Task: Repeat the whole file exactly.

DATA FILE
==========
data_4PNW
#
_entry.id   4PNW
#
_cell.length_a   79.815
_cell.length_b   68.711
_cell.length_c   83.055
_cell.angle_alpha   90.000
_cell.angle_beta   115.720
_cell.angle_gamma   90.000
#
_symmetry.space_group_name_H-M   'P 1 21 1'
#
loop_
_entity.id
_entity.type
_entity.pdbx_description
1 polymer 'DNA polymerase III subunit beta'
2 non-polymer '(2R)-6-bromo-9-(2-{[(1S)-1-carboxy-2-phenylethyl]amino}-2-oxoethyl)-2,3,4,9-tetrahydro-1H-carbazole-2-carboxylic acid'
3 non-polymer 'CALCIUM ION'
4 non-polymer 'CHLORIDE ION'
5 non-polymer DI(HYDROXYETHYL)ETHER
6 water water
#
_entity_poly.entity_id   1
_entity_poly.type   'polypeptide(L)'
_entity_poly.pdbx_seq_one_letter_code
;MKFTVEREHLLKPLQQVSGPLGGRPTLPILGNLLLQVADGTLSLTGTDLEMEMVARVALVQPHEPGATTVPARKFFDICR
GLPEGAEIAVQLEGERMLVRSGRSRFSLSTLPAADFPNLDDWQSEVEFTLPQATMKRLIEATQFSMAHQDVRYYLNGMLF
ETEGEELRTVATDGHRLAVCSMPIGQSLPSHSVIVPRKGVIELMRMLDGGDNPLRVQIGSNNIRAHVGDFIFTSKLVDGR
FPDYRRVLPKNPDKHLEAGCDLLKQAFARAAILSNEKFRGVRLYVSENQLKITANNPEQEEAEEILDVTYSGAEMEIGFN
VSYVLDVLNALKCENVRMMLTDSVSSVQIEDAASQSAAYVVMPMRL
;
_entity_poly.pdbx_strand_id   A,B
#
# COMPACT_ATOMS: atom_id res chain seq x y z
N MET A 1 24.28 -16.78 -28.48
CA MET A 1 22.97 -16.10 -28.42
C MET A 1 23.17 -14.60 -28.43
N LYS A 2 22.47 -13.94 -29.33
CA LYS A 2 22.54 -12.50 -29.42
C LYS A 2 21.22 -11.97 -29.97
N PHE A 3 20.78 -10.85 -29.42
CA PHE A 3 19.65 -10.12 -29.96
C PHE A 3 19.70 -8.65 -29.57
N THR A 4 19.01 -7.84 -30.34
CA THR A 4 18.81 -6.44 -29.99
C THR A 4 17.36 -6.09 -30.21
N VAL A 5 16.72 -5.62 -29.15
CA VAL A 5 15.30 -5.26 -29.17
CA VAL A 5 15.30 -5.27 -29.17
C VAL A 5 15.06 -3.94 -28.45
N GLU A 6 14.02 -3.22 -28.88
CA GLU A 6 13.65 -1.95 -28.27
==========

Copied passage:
data_4PNW
#
_entry.id   4PNW
#
_cell.length_a   79.815
_cell.length_b   68.711
_cell.length_c   83.055
_cell.angle_alpha   90.000
_cell.angle_beta   115.720
_cell.angle_gamma   90.000
#
_symmetry.space_group_name_H-M   'P 1 21 1'
#
loop_
_entity.id
_entity.type
_entity.pdbx_description
1 polymer 'DNA polymerase III subunit beta'
2 non-polymer '(2R)-6-bromo-9-(2-{[(1S)-1-carboxy-2-phenylethyl]amino}-2-oxoethyl)-2,3,4,9-tetrahydro-1H-carbazole-2-carboxylic acid'
3 non-polymer 'CALCIUM ION'
4 non-polymer 'CHLORIDE ION'
5 non-polymer DI(HYDROXYETHYL)ETHER
6 water water
#
_entity_poly.entity_id   1
_entity_poly.type   'polypeptide(L)'
_entity_poly.pdbx_seq_one_letter_code
;MKFTVEREHLLKPLQQVSGPLGGRPTLPILGNLLLQVADGTLSLTGTDLEMEMVARVALVQPHEPGATTVPARKFFDICR
GLPEGAEIAVQLEGERMLVRSGRSRFSLSTLPAADFPNLDDWQSEVEFTLPQATMKRLIEATQFSMAHQDVRYYLNGMLF
ETEGEELRTVATDGHRLAVCSMPIGQSLPSHSVIVPRKGVIELMRMLDGGDNPLRVQIGSNNIRAHVGDFIFTSKLVDGR
FPDYRRVLPKNPDKHLEAGCDLLKQAFARAAILSNEKFRGVRLYVSENQLKITANNPEQEEAEEILDVTYSGAEMEIGFN
VSYVLDVLNALKCENVRMMLTDSVSSVQIEDAASQSAAYVVMPMRL
;
_entity_poly.pdbx_strand_id   A,B
#
# COMPACT_ATOMS: atom_id res chain seq x y z
N MET A 1 24.28 -16.78 -28.48
CA MET A 1 22.97 -16.10 -28.42
C MET A 1 23.17 -14.60 -28.43
N LYS A 2 22.47 -13.94 -29.33
CA LYS A 2 22.54 -12.50 -29.42
C LYS A 2 21.22 -11.97 -29.97
N PHE A 3 20.78 -10.85 -29.42
CA PHE A 3 19.65 -10.12 -29.96
C PHE A 3 19.70 -8.65 -29.57
N THR A 4 19.01 -7.84 -30.34
CA THR A 4 18.81 -6.44 -29.99
C THR A 4 17.36 -6.09 -30.21
N VAL A 5 16.72 -5.62 -29.15
CA VAL A 5 15.30 -5.26 -29.17
CA VAL A 5 15.30 -5.27 -29.17
C VAL A 5 15.06 -3.94 -28.45
N GLU A 6 14.02 -3.22 -28.88
CA GLU A 6 13.65 -1.95 -28.27